The DAISY Award honors a teacher who inspires their students to be the kind of nurse that gives genuine care for the person as well as having competency in their job. How do you teach compassion in the classroom?
Compassion is an essential quality of a good nurse. So my way to teach compassion is to use empathy with each student. When I teach, I ask myself how would I want to be taught as a student? I go one on one with the students. I absorb all the good from other instructors and incorporate their teaching style where I can. When I go home at the end of the day, I reflect on how I could do better. How much attention did I give to that particular student? If I were he/she, what would I want my instructor to say or do? How would I, the student, want to learn.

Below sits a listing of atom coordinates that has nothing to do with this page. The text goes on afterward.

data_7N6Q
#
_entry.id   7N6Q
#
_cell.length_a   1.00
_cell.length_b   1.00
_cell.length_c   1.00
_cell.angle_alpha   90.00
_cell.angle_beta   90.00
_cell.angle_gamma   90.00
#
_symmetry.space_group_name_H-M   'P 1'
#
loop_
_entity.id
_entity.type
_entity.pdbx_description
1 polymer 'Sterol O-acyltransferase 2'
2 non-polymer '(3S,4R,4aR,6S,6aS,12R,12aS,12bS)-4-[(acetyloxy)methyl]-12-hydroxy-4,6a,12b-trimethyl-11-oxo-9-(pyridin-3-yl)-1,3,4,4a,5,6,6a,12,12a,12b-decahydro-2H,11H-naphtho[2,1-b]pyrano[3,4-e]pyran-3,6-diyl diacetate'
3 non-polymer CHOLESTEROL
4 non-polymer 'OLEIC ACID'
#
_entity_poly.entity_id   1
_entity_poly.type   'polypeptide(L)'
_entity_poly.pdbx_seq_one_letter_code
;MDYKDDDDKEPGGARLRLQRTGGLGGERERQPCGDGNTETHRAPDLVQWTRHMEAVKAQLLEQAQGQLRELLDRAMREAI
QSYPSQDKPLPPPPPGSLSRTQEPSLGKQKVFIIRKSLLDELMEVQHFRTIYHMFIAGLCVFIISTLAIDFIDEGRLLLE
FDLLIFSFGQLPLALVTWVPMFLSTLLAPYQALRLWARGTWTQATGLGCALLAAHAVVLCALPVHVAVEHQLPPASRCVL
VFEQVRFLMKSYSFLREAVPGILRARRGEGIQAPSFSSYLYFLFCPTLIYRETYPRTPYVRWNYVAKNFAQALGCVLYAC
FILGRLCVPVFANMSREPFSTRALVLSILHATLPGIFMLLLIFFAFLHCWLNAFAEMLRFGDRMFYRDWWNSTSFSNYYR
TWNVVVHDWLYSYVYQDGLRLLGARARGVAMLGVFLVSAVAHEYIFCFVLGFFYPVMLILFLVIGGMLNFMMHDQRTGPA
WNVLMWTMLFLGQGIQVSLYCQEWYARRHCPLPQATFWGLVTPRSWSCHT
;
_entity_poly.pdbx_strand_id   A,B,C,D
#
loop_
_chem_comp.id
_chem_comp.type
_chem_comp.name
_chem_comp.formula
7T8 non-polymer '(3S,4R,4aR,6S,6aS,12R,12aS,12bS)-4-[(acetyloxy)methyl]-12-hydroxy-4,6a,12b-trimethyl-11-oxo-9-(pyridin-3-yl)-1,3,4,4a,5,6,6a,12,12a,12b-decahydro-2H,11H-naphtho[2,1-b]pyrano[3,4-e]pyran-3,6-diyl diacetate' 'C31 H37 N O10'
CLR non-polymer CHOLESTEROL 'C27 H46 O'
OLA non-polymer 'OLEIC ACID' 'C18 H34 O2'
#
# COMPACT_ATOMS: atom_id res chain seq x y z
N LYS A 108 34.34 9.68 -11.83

When you’re beginning with a new class of students, what do you find are the qualities that make someone a naturally good nursing student?
You don’t have to have experienced this, but it is true that if a student has had a relative who has been sick and has lived with them or come in close contact with them, they have already developed empathy and are naturally more compassionate and would make good nurses. The other quality that makes becoming a nurse easier is if you have mastered the skills of time management and organization. This is a challenging program so I prioritize helping students learn time management and organization. Once a student is able to manage it, they settle down and are much more productive.
What have you found, in your experience, to be the most rewarding things about teaching?
When my students say I can’t. Then we trouble shoot and dig deeper. When their neurons start to fire, their level of confidence increases and critical thinking improves, I see them light up and start taking on challenges, asking, answering and analyzing questions.
Is there a particular story that stands out about teaching a student that you remember?